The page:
Tooele Transcript Bulletin – News in Tooele, Utah

November 8, 2018
Grantsville City Council increases opt-out dates for recycling program

Grantsville residents will now have two opportunities to opt out of the city’s recycling program after the City Council approved an ordinance during its meeting Wednesday night. 

The amendment to the city’s municipal code will allow residents to opt out twice a year, between Jan. 1 to Jan. 31, and June 1 to June 31. Any termination of service outside the bi-annual opt out periods will result in a $75 fine.

All new residents of the city are automatically enrolled in the recycling program, but have the option to opt out within 45 days, according to city code. 

Councilman Tom Tripp said there is no demand or market for recyclable materials beside metal. A 2018 National League of Cities guide found prices for corrugated cardboard, mixed plastic, residential paper and mixed paper fell dramatically from January 2017 to July 2018. 

In January and March, China passed an import ban on certain mixed materials and began to enforce stricter limits on contamination in recyclable materials, respectively, according to the NLC guide. The ban specifically targeted mixed plastic and mixed paper, which are the bulk of materials processed in municipal recycling systems.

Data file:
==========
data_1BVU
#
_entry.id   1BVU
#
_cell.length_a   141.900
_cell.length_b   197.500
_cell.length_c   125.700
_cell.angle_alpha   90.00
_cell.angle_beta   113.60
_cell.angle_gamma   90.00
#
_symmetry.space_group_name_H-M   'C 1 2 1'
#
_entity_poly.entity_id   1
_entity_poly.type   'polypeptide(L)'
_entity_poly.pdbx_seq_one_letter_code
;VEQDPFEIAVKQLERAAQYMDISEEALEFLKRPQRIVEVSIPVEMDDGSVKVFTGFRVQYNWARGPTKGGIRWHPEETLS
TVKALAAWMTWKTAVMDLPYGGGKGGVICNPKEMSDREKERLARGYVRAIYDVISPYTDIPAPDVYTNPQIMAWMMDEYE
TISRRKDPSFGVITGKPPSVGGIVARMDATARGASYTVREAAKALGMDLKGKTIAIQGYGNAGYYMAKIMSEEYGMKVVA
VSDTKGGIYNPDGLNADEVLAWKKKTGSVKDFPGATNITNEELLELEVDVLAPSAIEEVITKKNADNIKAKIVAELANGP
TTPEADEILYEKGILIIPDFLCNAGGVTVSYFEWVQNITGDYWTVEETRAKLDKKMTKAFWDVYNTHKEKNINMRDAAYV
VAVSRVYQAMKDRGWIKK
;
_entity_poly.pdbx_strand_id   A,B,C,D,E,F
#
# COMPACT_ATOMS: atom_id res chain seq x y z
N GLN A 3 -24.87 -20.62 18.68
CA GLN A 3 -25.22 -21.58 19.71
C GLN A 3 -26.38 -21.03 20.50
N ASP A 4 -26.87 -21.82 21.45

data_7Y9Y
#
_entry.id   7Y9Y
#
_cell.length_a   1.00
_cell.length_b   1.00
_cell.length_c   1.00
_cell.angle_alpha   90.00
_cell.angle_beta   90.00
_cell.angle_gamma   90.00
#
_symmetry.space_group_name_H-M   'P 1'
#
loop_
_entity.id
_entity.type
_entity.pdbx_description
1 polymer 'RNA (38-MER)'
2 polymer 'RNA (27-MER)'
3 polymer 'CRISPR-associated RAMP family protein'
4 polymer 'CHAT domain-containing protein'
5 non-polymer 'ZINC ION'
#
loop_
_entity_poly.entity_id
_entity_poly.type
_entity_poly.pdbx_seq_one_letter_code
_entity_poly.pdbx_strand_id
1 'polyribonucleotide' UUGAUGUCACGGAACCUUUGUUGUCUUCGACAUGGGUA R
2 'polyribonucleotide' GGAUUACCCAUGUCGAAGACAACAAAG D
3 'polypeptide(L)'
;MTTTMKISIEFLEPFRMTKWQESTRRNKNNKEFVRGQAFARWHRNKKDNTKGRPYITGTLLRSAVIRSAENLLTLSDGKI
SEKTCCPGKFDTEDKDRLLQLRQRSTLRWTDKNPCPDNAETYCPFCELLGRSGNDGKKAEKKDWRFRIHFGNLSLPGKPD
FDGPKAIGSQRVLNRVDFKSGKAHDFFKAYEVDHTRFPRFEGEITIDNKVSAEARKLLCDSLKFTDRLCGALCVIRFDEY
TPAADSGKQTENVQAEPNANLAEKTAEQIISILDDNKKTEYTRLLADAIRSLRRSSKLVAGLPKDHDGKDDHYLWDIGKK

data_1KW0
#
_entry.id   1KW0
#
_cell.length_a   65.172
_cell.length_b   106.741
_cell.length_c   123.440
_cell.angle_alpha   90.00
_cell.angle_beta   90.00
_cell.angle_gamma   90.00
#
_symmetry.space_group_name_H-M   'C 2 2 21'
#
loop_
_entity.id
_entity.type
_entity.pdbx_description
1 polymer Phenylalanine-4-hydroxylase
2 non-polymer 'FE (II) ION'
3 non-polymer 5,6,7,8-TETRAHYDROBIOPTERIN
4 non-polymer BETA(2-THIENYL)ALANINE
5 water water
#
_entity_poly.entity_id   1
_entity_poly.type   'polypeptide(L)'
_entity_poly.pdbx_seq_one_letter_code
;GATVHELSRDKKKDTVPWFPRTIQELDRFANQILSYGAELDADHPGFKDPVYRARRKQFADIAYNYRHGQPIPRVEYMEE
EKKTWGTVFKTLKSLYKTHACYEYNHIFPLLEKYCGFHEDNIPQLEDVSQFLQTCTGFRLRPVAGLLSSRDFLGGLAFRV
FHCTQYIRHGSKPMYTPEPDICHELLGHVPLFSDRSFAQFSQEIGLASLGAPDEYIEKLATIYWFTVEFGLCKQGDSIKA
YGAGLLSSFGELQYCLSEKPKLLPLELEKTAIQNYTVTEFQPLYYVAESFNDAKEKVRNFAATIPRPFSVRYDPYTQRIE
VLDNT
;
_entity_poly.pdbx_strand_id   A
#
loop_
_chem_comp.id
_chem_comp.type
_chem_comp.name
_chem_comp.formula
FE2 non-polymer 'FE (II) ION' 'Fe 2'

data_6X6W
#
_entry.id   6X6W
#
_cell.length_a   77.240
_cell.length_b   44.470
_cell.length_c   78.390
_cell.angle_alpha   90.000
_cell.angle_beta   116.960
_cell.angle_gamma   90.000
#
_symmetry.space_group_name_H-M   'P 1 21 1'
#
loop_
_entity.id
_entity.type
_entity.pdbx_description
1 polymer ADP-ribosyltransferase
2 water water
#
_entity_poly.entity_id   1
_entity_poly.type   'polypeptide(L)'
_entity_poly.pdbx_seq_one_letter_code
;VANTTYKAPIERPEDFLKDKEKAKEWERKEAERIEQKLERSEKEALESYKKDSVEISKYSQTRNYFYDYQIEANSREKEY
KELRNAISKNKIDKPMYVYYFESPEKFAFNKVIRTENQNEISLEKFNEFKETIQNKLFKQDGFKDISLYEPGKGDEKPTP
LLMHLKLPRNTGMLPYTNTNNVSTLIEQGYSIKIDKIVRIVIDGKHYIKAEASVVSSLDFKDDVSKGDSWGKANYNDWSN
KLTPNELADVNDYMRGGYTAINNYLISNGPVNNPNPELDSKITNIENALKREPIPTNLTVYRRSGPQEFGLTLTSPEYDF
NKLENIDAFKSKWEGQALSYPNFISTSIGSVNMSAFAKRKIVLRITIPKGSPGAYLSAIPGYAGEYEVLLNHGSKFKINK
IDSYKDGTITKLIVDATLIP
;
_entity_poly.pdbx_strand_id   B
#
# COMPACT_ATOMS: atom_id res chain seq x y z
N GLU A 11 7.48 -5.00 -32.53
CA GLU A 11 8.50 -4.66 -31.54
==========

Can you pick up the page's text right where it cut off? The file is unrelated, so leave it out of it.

“It’s going to the landfill,” said Grantsville City Mayor Brent Marshall, of the city’s recyclable materials. “And the worst of it is, is you’re separating it and we’re paying more money to haul it to the same place that it’s going.”

Grantsville City Finance Director Sherrie Broadbent said the city is now paying $75 per ton to have its recycling hauled away. Since the recycling is sorted prior to being sent to the landfill, it’s more expensive than simply sending the material straight to the dump, she said. 

The City Council approved the ordinance by a 4-1 vote, with Tripp making what he called a “symbolic” no vote. He said the language in an ordinance was an improvement but would rather see a repeal of the city’s recycling program. 

“I hate to have people pay money for something they’re not doing,” Tripp said.

Councilwoman Jewel Allen, who made the motion to approve the ordinance Wednesday night, said she didn’t want the city to rush a decision on the future of the recycling program. 

“I think we should just be really mindful about this,” Allen said. “… I just mean that it’s a lot harder to start it again.”

Marshall said the recycling program would be revisited during the city’s budget process.


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